Spock has to battle not only the giant fierce inhabitants of the planet but his “emotional” crew’s resistance led by McCoy and Scotty, annoyed at their leaders cold logic in the face of the death. Spock orders the crew to fix the ship and leave the planet, rather than spend time burying their dead.
Whilst this is the best logical approach, it has the crew on the point of mutiny. Spock eventually concedes just enough (but not much) to allow the crew to escape the planet and in doing so Spock learns a valuable lesson in commanding human’s – realising that cold logic does not always win the day.
Link – Spock acting very illogically
Spock always tried to maintain his Vulcan discipline, but at certain times the mask would slip (usually under Alien influence!).Naked Time, 1966 – S1 had Spock infected with the “PSI 2000” virus and weep uncontrollably as Nurse Chapel confessed her undying love for him. In This Side of Paradise, 1967 – S1 Spock was affected by some mind-altering hippie spores on a planet and spent his time swinging from trees laughing and making out with a girl. Kirk managed to snap Spock out of it by picking a fight with him and saying more than a few hurtful remarks to Spock. Plato’s Stepchildren, 1968 – S2 had Spock under the influence of the Platonian’s who made Spock laugh, cry, dance for their amusement and make out with Nurse Chapel.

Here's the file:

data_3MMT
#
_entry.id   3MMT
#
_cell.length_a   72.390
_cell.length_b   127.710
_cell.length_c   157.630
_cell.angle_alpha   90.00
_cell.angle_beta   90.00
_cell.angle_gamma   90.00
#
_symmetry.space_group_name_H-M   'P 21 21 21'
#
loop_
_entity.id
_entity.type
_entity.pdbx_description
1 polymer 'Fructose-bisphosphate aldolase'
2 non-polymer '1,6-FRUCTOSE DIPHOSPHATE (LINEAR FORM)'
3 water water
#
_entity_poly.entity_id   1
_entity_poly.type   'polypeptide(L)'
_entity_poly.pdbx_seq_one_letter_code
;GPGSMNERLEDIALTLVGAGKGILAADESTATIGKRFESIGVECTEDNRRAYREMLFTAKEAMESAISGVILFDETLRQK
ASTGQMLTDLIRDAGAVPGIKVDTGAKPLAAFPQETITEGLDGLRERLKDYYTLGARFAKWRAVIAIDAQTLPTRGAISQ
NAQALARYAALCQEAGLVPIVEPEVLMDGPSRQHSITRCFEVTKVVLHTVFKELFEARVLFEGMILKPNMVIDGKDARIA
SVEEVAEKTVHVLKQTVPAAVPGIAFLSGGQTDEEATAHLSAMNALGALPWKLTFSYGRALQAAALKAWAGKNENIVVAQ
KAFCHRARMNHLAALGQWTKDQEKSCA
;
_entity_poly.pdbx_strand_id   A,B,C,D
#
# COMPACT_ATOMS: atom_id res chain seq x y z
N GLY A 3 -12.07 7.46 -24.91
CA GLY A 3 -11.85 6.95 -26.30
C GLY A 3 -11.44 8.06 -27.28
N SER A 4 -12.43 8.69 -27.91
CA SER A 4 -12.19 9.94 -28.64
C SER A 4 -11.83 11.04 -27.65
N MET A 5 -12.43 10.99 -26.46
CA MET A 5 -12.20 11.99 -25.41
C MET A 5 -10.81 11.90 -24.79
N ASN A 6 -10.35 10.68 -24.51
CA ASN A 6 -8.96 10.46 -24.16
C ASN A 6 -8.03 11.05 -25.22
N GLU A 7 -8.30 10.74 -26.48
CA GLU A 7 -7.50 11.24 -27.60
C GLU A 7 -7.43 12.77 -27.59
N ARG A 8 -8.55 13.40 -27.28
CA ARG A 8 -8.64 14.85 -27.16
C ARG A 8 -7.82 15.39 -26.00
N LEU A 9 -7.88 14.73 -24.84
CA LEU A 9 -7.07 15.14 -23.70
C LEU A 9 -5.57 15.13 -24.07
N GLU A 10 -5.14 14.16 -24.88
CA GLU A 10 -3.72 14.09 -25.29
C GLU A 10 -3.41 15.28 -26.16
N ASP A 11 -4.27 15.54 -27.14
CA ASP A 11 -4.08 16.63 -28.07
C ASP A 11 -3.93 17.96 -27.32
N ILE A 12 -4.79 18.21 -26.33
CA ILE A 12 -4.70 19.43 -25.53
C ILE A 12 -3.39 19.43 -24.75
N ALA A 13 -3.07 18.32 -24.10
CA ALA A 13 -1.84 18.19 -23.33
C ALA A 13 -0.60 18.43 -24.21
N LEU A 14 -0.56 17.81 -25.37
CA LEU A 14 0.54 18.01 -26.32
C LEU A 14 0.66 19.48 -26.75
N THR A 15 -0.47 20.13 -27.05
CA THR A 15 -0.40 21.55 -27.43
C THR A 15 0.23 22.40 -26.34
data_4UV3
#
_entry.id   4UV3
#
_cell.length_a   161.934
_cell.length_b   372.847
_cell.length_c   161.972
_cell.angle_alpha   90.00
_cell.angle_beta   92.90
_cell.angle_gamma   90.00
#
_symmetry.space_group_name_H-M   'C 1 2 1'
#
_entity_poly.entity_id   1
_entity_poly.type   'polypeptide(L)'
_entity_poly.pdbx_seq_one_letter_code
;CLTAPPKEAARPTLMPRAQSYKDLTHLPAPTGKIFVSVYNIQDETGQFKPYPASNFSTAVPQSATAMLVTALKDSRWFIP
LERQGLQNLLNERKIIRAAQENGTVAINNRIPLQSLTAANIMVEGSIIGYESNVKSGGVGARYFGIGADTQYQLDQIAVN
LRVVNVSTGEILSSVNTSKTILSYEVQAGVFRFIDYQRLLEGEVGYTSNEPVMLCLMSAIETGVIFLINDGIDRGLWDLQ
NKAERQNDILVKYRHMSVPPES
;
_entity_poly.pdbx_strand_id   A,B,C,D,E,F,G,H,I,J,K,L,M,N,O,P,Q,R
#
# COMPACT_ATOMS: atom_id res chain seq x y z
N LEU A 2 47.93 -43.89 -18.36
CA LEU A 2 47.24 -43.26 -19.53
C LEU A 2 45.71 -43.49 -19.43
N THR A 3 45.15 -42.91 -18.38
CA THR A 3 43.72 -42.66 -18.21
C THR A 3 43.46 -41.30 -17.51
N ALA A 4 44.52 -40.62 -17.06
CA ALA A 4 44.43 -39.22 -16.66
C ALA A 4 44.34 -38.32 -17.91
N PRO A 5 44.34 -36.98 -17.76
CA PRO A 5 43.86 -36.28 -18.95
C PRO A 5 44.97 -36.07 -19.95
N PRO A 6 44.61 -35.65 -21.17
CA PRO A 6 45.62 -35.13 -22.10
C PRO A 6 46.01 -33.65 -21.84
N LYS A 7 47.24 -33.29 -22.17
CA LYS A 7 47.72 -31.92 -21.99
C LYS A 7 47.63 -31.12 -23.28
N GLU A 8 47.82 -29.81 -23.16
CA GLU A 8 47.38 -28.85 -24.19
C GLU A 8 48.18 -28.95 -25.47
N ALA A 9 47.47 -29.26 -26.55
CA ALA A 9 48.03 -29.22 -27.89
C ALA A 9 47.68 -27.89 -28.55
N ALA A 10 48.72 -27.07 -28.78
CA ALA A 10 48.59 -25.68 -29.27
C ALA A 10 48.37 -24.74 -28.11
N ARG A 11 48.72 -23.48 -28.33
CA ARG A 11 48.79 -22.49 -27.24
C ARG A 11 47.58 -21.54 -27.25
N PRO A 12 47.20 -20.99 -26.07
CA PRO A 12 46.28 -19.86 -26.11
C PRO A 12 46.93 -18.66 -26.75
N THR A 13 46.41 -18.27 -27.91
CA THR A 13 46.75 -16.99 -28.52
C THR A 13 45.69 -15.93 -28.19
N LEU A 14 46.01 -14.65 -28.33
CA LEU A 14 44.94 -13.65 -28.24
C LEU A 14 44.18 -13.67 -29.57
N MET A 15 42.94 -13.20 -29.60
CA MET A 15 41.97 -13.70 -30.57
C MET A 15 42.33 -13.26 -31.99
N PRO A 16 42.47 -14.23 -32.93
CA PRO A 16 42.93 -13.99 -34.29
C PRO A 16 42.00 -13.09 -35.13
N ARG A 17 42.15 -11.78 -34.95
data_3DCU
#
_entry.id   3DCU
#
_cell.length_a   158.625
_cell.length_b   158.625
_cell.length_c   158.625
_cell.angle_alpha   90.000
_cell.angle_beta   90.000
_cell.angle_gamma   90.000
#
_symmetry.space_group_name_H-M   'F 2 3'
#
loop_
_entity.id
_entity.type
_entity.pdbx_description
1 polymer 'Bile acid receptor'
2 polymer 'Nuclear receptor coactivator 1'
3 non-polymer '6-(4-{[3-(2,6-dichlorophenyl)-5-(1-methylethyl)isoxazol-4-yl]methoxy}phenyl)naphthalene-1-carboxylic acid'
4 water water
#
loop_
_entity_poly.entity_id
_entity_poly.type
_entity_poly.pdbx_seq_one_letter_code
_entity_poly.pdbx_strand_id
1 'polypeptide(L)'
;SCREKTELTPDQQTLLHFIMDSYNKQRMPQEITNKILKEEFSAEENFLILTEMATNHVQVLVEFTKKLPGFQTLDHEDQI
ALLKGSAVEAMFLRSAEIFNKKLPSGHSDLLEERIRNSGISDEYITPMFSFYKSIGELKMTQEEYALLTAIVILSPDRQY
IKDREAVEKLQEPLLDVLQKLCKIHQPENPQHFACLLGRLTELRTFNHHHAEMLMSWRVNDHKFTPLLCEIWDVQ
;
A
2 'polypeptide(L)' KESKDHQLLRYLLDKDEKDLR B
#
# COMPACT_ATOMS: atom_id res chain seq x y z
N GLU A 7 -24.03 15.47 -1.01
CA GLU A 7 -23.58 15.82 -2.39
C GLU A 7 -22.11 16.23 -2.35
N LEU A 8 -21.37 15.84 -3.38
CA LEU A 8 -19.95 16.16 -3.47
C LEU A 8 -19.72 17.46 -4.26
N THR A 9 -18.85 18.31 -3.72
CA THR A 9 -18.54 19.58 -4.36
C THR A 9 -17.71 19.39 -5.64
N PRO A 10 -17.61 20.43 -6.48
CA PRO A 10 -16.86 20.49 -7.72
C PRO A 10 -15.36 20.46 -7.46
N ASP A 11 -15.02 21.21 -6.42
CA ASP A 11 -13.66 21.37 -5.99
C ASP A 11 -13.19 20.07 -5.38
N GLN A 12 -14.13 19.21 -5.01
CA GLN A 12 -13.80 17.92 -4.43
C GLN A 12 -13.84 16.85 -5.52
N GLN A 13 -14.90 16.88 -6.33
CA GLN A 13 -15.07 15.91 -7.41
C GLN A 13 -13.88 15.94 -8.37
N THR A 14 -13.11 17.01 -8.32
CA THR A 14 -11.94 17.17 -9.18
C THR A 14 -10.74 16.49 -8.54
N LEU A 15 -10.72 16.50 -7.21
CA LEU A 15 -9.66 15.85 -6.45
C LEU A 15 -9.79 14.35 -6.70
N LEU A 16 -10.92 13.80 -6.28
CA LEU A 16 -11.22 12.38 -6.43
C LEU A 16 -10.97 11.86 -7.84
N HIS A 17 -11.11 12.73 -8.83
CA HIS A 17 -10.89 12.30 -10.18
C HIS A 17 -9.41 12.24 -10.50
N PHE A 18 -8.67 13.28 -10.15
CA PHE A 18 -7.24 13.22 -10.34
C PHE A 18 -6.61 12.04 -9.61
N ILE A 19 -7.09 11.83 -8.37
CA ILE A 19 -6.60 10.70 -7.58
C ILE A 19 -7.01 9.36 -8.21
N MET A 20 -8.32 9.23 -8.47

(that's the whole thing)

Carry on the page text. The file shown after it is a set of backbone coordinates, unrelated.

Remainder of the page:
Spock very rarely acted irrationally but in Menagerie Part I & II, 1967 – S1 Spock hijacked the Enterprise to return Captain Pike back to the planet Telos where The Cage had taken place. Spock then submitted himself for court martial, much to the discomfort of Kirk, who was made to try him.
Amok Time, 1967 – S2 showed Spock undertaking the Vulcan ritual of “Pon Farr” – a wild sexually crazed state, which affected Spock every 7 years. This was a side effect of thousands of years of repressing emotion for the logical, emotionless way of life and as a consequence, he was liable to rape somebody, unless he passed this horny phase.
“…After a time, you may find that “having” is not so pleasing a thing, after all, as ‘wanting’. It is not logical, but it is often true….” Spock – Amok Time
Spock had to return to Vulcan to be married and ended up in a fight to the death with Kirk. Kirk had been injected with a drug to knock him out by McCoy, so appeared to be dead. Spock had thus completed his ritual and Kirk was later revived back on the Enterprise. Upon finding out Kirk is alive, Spock exudes an uncharacteristic joyful response which he later denies when quizzed by McCoy.
Court Martial, 1967 – S1 had Kirk on trial for the death of Lt. Finney and Spock use his logical mind to work out that the Enterprise computers were malfunctioning by playing and being able to beat it at games of chess. This leads Spock to realise that Lt. Finney had tampered with the computer system and helps to exonerate Kirk.